Two miniature goat breeds are found in the United States: the Nigerian Dwarf and the Pygmy. These breeds share a common genetic origin in the variable population of small African goats imported to the U.S. between the 1930s and 1950s. Used originally as exhibition animals in zoos, the goats later became popular as companion animals.
The Pygmy was recognized by the American Goat Society in 1976. During the last two decades, it has been standardized through selection for small size and stocky conformation. The breed includes a limited color range, primarily agouti, though other solid colors along with the belted color pattern are also accepted.
The Nigerian Dwarf breed originated from the same genetic foundation as the Pygmy, but has been selected to resemble miniature dairy goats with more slender bodies. All colors and patterns, including bi and tri-color combinations, are accepted. Horns may or may not be present. Nigerian Dwarf goats vary in size, with a bucks’ height reaching up to 23.5 inches at the withers and does 22.25 inches. The ideal size of the breed, however, remains debatable. There are now several breed organizations reflecting differing philosophies.
The Nigerian Dwarf was originally selected as a companion and show animal, with emphasis on the breed’s graceful appearance and gentle disposition. The production qualities of the breed, however, have also attracted attention. Does produce one to two quarts of milk per day. The milk is high in butterfat and makes excellent cheese and butter. They generally breed year-round and produce twins. They can be milked for up to ten months, but can also be allowed to dry up on their own if milking is no longer desired. These production qualities make Nigerian Dwarf goats good candidates for small-scale milk production where a year-round supply of a moderate amount of milk is the goal.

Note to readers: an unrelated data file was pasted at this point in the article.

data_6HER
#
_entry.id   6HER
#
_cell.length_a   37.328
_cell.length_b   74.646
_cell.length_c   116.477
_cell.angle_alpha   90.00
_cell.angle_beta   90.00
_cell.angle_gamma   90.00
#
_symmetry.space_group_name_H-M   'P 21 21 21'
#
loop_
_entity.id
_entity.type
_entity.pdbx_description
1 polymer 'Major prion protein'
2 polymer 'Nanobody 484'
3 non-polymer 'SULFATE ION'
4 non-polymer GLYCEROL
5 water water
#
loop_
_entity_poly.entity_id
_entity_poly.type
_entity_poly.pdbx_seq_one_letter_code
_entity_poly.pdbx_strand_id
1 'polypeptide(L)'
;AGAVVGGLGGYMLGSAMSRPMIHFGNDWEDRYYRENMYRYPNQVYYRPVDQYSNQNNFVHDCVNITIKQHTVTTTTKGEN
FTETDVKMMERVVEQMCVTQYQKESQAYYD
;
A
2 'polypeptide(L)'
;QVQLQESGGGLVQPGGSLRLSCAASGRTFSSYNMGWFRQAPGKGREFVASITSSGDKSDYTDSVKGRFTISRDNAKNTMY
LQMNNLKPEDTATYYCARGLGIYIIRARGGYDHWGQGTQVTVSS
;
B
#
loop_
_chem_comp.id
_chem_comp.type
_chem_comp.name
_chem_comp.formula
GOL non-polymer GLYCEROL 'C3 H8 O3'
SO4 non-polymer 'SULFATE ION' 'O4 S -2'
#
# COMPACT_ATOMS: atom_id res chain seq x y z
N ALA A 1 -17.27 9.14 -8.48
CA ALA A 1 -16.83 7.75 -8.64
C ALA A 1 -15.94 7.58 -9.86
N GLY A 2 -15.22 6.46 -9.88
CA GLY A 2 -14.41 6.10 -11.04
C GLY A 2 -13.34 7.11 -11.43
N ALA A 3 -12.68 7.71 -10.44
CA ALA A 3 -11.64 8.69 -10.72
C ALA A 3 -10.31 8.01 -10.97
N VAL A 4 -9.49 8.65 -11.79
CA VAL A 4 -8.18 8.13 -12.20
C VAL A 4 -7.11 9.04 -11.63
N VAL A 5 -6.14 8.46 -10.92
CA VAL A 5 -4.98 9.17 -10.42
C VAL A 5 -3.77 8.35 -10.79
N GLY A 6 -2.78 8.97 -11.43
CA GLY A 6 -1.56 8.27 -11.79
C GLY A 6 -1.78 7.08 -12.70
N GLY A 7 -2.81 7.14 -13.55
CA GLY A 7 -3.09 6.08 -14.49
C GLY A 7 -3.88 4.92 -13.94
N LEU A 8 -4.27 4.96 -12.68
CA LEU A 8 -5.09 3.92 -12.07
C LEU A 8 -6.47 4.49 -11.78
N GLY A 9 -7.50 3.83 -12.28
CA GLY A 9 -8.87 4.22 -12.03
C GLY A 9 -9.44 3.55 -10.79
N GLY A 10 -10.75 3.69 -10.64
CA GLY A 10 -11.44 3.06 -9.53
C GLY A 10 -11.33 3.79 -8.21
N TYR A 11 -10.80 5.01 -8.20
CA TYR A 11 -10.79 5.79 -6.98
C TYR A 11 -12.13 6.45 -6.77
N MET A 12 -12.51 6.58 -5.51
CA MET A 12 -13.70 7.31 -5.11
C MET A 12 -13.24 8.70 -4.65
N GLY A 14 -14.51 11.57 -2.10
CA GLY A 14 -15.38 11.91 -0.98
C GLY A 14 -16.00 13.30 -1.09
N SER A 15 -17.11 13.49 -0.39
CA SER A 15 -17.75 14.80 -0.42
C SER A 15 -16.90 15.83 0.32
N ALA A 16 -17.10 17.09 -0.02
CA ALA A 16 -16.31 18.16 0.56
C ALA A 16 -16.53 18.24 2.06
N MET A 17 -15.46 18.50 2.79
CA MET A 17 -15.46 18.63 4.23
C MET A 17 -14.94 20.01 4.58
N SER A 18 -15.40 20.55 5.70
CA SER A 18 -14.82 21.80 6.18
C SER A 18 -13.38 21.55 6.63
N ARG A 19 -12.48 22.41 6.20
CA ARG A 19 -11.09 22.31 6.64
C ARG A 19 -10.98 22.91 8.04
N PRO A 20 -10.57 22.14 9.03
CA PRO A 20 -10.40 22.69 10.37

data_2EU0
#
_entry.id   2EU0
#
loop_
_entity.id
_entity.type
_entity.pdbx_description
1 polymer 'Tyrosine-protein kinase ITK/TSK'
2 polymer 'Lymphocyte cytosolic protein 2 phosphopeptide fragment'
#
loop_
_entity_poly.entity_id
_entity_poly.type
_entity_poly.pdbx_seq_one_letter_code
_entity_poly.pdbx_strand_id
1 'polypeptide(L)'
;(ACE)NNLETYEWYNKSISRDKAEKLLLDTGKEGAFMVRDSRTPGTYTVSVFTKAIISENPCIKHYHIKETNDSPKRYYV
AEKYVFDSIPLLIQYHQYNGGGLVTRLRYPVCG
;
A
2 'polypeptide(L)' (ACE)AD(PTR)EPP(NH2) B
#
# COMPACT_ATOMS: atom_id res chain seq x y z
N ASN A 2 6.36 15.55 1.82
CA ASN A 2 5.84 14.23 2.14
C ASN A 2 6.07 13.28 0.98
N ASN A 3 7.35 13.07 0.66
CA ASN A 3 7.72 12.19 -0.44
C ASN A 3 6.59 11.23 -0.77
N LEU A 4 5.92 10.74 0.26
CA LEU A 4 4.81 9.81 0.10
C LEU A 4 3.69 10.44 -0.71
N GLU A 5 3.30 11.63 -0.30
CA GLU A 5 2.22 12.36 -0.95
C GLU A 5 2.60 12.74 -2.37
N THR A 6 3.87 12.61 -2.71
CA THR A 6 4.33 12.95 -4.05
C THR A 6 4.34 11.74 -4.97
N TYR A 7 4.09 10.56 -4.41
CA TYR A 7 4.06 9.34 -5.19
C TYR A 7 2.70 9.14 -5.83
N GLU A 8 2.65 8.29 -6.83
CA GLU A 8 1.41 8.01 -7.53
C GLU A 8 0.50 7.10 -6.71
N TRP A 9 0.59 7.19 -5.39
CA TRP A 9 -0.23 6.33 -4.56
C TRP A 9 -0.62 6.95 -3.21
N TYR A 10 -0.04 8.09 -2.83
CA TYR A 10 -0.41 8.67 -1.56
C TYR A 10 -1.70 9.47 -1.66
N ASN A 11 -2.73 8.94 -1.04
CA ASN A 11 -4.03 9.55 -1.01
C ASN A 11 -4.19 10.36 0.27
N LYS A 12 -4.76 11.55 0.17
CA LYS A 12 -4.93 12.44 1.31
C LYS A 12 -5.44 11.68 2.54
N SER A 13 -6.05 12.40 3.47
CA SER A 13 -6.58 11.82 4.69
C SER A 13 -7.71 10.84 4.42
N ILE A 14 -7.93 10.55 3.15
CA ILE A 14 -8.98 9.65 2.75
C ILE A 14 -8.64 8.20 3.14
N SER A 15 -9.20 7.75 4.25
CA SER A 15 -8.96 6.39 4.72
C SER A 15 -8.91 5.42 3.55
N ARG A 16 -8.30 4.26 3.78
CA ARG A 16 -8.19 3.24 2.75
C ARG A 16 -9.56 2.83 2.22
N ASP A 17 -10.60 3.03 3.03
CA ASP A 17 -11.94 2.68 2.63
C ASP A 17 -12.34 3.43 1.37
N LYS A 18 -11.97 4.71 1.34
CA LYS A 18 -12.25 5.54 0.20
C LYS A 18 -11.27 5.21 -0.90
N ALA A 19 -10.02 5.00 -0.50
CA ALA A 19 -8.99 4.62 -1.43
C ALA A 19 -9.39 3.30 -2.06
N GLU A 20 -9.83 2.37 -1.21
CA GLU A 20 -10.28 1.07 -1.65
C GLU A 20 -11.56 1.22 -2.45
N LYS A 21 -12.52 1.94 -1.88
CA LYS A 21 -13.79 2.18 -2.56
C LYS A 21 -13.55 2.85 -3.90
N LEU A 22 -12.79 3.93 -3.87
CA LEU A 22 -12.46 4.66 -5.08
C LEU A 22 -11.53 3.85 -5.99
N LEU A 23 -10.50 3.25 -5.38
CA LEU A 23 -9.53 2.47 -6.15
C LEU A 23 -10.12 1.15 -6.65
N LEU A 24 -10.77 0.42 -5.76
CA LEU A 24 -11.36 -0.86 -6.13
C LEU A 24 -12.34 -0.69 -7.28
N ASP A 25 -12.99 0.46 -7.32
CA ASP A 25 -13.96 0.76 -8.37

The versatility of the Nigerian Dwarf, as well as its hardiness and gentle disposition, have given it great appeal. The breed’s population has increased significantly in recent years, registering nearly 7,000 purebred animals in 2002 and 5,900 in 2011. The breeder community faces a challenge, however, in determining the parameters of the breed. Selection for production qualities tends to increase the size of the goats, while selection as a companion animal may emphasize small size. Breed conservation will be best served by building consensus around a vision for the breed that includes its unique combination of characteristics.
Nigerian Dwarf goats graduated from The Livestock Conservancy’s priority list in 2013.
Did you know:
The Livestock Conservancy is America’s leading organization working to save over 150 heritage breeds from extinction. We rely on the support of our members, grants, and donations from the public to raise the $700,000 a year needed to maintain our conservation work with rare breeds of farm animals. Click here to learn how you can help.